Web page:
It became a ritual; tradition. Every summer when school finally released us back into the wild, we would spend the majority of our days high above the rest of the world, looking down upon the peasants of Collier County from our tree house in the sky. And today was no different.

I finished eating breakfast with my parents and practically flew out the back letting the screen door slam behind me. I could faintly hear my mother’s warnings about slamming doors come from inside but I couldn’t possibly concern myself with that right now as there was work to be done. Cady would usually come over around 3:00pm to hang out in the tree house and I wanted to get there early to make sure it was ready. Cady was my friend from school; my best friend. Honestly, probably my only friend from school. We met in the first grade and had made friends almost immediately. We were inseparable. We were partners for every project in school, worked on our homework together and when school let out we would spend most of our summers together as well.

I laboured up the ladder with the backpack I had prefilled with supplies the night before. The ladder was surprisingly sturdy after having stood for so many years, enduring hundreds of excited stomps. At the age of eight, I wasn’t an expert on wood, but I reckoned this must have been from a pretty impressive tree.

My father had built this tree house five, maybe six, years ago. I was too young to remember exactly when. It was built for my older brother and his friends to play in originally. But for one reason or another, they decided they had better things to play with and it fell into my hands. I liked to think they all just got too fat for the place and if they came up here again the whole thing might come crashing down. Father told me not to make jokes like that.

I crawled up the final rungs of the ladder and hoisted myself up onto the floor with the base of my palms. I stood up and dusted myself off and took a look around the room. The room was practically empty, except for a straw broom in the corner and the old wooden table and bench seats that remained in here year round on account of nobody wanting to lug them up and down the ladder. The early afternoon sun was directly above, but in a few hours the light would shine through the windows and create sunbeams that stretched all the way across the tree house floor. As the hours went by and the sun began to set, the beams of light would shine brighter and more annoyingly through the window and into our eyes. We didn’t need clocks to let us know when to come down, we were made painfully aware that our day was over by the blindness provided by that evening sun. Cady would always claim the corner seat for herself because it was the last spot in the room to get blasted by sun lasers.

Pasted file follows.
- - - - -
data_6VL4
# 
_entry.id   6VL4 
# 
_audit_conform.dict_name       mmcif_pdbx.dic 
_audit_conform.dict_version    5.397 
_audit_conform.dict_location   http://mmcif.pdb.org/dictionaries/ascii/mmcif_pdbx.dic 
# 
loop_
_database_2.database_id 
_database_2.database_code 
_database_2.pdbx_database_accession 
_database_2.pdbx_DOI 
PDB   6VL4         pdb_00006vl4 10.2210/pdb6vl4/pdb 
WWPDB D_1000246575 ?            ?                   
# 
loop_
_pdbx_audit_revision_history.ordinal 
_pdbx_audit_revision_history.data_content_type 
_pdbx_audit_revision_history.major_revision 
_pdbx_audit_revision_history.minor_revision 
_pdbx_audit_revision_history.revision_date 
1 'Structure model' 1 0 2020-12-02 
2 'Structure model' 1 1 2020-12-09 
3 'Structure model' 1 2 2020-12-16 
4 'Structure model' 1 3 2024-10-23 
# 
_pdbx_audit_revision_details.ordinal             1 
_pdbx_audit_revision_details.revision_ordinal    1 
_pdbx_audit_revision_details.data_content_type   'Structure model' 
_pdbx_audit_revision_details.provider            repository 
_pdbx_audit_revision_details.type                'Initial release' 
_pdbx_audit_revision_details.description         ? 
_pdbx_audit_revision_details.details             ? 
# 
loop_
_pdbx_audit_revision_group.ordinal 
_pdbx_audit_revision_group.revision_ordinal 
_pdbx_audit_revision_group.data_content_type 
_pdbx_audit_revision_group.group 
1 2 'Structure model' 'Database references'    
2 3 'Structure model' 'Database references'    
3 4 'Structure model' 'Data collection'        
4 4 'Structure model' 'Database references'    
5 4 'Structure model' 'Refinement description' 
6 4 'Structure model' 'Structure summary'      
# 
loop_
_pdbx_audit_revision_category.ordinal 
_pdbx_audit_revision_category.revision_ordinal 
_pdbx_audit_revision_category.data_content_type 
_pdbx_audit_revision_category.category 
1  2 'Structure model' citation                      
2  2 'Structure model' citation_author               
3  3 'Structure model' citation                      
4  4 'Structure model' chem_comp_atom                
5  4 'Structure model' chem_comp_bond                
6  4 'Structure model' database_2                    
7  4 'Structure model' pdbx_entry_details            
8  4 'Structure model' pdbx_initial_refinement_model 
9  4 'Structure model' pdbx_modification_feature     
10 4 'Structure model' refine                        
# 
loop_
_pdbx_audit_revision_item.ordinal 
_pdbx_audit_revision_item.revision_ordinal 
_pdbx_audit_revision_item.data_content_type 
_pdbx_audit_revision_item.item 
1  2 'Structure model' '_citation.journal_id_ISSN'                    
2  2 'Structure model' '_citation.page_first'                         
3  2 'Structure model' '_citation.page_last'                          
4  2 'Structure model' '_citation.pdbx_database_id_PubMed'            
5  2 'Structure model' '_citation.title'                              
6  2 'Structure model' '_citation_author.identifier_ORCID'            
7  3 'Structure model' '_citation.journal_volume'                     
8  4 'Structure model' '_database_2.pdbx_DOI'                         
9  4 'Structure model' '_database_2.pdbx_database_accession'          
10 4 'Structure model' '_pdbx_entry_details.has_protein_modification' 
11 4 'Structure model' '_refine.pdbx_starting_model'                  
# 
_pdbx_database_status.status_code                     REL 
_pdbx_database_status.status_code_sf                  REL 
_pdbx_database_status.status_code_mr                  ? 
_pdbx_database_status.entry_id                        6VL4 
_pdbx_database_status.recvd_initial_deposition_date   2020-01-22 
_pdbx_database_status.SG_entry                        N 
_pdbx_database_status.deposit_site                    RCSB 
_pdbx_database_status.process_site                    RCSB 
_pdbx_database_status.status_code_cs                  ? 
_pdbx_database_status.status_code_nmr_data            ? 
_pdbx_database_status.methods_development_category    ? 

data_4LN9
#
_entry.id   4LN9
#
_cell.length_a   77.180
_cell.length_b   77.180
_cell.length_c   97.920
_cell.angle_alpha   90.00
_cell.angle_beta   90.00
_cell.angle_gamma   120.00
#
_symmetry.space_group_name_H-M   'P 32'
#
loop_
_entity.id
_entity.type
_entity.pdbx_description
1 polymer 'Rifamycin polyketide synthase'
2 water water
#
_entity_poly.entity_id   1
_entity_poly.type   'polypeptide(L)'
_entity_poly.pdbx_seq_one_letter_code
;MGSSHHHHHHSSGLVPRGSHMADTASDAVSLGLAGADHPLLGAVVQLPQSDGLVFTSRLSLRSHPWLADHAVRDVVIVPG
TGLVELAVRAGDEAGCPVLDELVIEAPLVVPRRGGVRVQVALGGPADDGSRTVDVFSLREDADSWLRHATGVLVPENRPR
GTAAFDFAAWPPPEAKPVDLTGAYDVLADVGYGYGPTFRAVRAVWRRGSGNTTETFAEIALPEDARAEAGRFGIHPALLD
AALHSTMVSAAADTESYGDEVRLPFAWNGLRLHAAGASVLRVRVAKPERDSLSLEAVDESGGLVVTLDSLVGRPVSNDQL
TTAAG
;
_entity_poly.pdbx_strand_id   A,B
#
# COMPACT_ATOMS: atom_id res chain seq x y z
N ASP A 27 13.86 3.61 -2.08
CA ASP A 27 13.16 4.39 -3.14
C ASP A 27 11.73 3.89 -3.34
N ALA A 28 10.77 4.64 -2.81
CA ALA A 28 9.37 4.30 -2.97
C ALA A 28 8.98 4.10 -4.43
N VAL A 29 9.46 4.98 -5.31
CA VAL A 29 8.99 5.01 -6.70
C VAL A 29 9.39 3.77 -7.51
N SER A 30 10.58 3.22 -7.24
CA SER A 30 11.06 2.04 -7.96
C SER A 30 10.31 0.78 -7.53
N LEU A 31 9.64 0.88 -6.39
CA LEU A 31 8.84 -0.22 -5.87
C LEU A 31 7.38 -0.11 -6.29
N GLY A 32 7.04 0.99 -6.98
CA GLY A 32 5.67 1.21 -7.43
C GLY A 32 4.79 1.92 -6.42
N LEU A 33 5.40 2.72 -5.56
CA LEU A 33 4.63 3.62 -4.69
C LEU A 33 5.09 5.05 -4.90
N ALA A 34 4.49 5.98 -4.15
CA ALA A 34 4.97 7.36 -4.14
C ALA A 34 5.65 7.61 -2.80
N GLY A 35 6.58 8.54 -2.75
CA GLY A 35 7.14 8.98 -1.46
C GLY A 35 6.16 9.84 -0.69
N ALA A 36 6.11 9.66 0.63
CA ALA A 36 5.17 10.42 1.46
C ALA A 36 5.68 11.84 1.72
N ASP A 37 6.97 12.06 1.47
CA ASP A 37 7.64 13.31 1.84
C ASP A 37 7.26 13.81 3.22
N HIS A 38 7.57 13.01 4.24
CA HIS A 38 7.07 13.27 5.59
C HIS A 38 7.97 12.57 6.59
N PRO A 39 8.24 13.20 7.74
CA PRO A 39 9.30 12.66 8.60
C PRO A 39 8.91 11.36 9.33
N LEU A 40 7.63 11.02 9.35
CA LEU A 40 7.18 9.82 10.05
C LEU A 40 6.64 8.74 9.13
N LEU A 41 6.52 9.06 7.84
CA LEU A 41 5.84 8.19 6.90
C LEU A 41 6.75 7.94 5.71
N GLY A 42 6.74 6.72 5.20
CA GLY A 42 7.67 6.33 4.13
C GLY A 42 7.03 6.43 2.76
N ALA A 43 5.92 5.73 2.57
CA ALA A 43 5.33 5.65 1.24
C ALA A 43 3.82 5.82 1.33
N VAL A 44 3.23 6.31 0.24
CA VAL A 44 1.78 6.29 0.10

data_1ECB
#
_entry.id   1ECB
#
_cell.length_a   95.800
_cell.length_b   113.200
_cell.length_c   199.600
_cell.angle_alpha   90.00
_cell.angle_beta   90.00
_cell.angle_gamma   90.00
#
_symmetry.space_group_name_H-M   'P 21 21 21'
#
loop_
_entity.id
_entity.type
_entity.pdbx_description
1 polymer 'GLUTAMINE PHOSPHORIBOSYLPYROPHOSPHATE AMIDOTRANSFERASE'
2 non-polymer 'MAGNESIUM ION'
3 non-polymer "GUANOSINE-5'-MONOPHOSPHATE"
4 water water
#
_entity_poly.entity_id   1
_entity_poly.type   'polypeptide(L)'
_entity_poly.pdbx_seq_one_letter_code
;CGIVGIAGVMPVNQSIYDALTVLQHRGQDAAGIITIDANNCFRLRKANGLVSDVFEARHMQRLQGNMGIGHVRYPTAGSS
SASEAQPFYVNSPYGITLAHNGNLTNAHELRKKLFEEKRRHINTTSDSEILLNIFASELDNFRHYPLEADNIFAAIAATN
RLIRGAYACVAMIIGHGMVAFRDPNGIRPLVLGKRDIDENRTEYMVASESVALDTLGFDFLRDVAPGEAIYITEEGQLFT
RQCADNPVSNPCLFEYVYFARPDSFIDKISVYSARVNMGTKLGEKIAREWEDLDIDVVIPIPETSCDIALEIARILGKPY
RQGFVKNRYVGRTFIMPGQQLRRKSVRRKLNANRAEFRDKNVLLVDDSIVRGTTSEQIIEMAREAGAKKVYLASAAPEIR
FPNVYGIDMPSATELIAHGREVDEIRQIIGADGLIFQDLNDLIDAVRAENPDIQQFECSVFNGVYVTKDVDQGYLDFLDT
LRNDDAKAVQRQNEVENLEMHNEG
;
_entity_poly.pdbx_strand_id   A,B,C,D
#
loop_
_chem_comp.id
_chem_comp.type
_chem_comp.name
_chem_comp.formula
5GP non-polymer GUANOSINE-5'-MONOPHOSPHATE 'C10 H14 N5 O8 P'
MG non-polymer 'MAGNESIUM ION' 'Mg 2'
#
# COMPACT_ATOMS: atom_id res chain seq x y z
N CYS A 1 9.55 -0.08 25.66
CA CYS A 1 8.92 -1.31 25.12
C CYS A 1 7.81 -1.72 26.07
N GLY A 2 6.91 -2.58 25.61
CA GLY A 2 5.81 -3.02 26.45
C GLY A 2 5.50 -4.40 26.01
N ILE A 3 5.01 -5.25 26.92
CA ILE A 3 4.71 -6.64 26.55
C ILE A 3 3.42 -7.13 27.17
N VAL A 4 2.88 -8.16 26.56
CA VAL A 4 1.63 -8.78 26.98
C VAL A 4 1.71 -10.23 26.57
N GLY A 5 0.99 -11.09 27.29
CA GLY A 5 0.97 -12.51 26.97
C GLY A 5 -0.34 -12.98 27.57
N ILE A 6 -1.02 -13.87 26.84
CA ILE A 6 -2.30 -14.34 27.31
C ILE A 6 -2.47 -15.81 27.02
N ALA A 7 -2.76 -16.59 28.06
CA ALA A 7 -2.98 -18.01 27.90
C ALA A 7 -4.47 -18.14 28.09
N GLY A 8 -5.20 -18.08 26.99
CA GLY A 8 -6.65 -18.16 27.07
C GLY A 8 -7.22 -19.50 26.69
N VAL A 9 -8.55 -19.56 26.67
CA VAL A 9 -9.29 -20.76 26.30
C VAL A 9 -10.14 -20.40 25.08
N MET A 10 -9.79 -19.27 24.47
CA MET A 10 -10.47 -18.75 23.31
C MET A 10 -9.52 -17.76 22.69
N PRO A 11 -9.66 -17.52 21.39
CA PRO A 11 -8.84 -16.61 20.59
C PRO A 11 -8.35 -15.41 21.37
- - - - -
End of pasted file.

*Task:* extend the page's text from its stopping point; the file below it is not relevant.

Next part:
I set the bag I had brought down next to the table and grabbed the broom. There were bits and leaves strewn about the place from the chaotic weather of spring in our county. It was hot already and after a few strokes of the broom a few beads of sweat began running down my brow. I swept the debris straight out the door and watched as the leaves fluttered to the bottom, each at their own pace. I watched them until I began to feel uneasy, as if I may leap out the entrance to join them on their fall, so I backed up and collected myself. After completing the floor (as much as a tree house floor could be swept) I moved on to the benches and the table. I stood atop the table sweeping and sweeping, doing my best to clear it of dust for bear wars.

Bear wars was a game Cady and I had invented right here in this very room. Each person would get a package of gummy bears and sit on opposite ends of the table with a wooden block set up in the centre of the table between them. We would play rock paper scissors and the loser would choose a bear of any colour to put on the block. The other person would try to dethrone this bear from his wooden throne by tossing a bear of his own at the false king. If successful, the new king would take his place upon the throne and the fallen would be eaten by the thrower. If they missed, the thrown bear would fall to his death and be promptly eaten by the other player. This would continue until all bears were eaten and the victor would be the one who had eaten the most bears. The reward was typically bragging rights and a bigger stomach ache. Bear wars was the closest Cady and I had ever come to ending our friendship, it was a very serious game.